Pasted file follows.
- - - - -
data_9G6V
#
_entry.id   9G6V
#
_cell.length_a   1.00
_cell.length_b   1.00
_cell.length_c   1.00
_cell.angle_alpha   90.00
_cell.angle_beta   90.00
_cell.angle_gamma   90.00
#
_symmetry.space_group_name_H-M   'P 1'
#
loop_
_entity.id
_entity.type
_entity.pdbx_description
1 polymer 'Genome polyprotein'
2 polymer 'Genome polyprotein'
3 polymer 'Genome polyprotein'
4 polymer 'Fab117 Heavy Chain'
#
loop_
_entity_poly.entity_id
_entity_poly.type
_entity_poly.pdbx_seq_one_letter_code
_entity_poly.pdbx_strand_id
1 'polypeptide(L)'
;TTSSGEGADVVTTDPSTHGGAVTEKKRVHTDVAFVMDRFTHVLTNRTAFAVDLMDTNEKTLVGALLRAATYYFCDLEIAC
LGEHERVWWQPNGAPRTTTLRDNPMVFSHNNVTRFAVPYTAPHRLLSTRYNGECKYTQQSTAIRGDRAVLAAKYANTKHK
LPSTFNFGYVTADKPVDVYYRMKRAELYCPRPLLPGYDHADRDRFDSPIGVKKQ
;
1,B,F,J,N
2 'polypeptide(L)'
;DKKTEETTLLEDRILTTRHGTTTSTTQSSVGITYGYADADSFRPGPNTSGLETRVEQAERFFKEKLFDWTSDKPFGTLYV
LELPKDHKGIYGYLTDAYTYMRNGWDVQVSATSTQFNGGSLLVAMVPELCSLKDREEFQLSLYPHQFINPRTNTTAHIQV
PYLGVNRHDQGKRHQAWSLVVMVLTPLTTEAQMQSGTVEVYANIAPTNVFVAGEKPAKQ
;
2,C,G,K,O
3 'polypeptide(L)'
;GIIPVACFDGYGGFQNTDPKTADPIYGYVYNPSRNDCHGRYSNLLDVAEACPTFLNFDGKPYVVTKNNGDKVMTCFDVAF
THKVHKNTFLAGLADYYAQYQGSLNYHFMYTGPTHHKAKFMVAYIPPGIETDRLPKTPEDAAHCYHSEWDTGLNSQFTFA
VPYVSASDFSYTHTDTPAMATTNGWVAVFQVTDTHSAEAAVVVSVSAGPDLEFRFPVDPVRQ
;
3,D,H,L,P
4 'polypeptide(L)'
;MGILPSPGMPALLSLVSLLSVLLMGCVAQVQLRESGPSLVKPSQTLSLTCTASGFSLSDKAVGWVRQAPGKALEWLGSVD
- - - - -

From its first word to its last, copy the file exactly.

data_9G6V
#
_entry.id   9G6V
#
_cell.length_a   1.00
_cell.length_b   1.00
_cell.length_c   1.00
_cell.angle_alpha   90.00
_cell.angle_beta   90.00
_cell.angle_gamma   90.00
#
_symmetry.space_group_name_H-M   'P 1'
#
loop_
_entity.id
_entity.type
_entity.pdbx_description
1 polymer 'Genome polyprotein'
2 polymer 'Genome polyprotein'
3 polymer 'Genome polyprotein'
4 polymer 'Fab117 Heavy Chain'
#
loop_
_entity_poly.entity_id
_entity_poly.type
_entity_poly.pdbx_seq_one_letter_code
_entity_poly.pdbx_strand_id
1 'polypeptide(L)'
;TTSSGEGADVVTTDPSTHGGAVTEKKRVHTDVAFVMDRFTHVLTNRTAFAVDLMDTNEKTLVGALLRAATYYFCDLEIAC
LGEHERVWWQPNGAPRTTTLRDNPMVFSHNNVTRFAVPYTAPHRLLSTRYNGECKYTQQSTAIRGDRAVLAAKYANTKHK
LPSTFNFGYVTADKPVDVYYRMKRAELYCPRPLLPGYDHADRDRFDSPIGVKKQ
;
1,B,F,J,N
2 'polypeptide(L)'
;DKKTEETTLLEDRILTTRHGTTTSTTQSSVGITYGYADADSFRPGPNTSGLETRVEQAERFFKEKLFDWTSDKPFGTLYV
LELPKDHKGIYGYLTDAYTYMRNGWDVQVSATSTQFNGGSLLVAMVPELCSLKDREEFQLSLYPHQFINPRTNTTAHIQV
PYLGVNRHDQGKRHQAWSLVVMVLTPLTTEAQMQSGTVEVYANIAPTNVFVAGEKPAKQ
;
2,C,G,K,O
3 'polypeptide(L)'
;GIIPVACFDGYGGFQNTDPKTADPIYGYVYNPSRNDCHGRYSNLLDVAEACPTFLNFDGKPYVVTKNNGDKVMTCFDVAF
THKVHKNTFLAGLADYYAQYQGSLNYHFMYTGPTHHKAKFMVAYIPPGIETDRLPKTPEDAAHCYHSEWDTGLNSQFTFA
VPYVSASDFSYTHTDTPAMATTNGWVAVFQVTDTHSAEAAVVVSVSAGPDLEFRFPVDPVRQ
;
3,D,H,L,P
4 'polypeptide(L)'
;MGILPSPGMPALLSLVSLLSVLLMGCVAQVQLRESGPSLVKPSQTLSLTCTASGFSLSDKAVGWVRQAPGKALEWLGSVD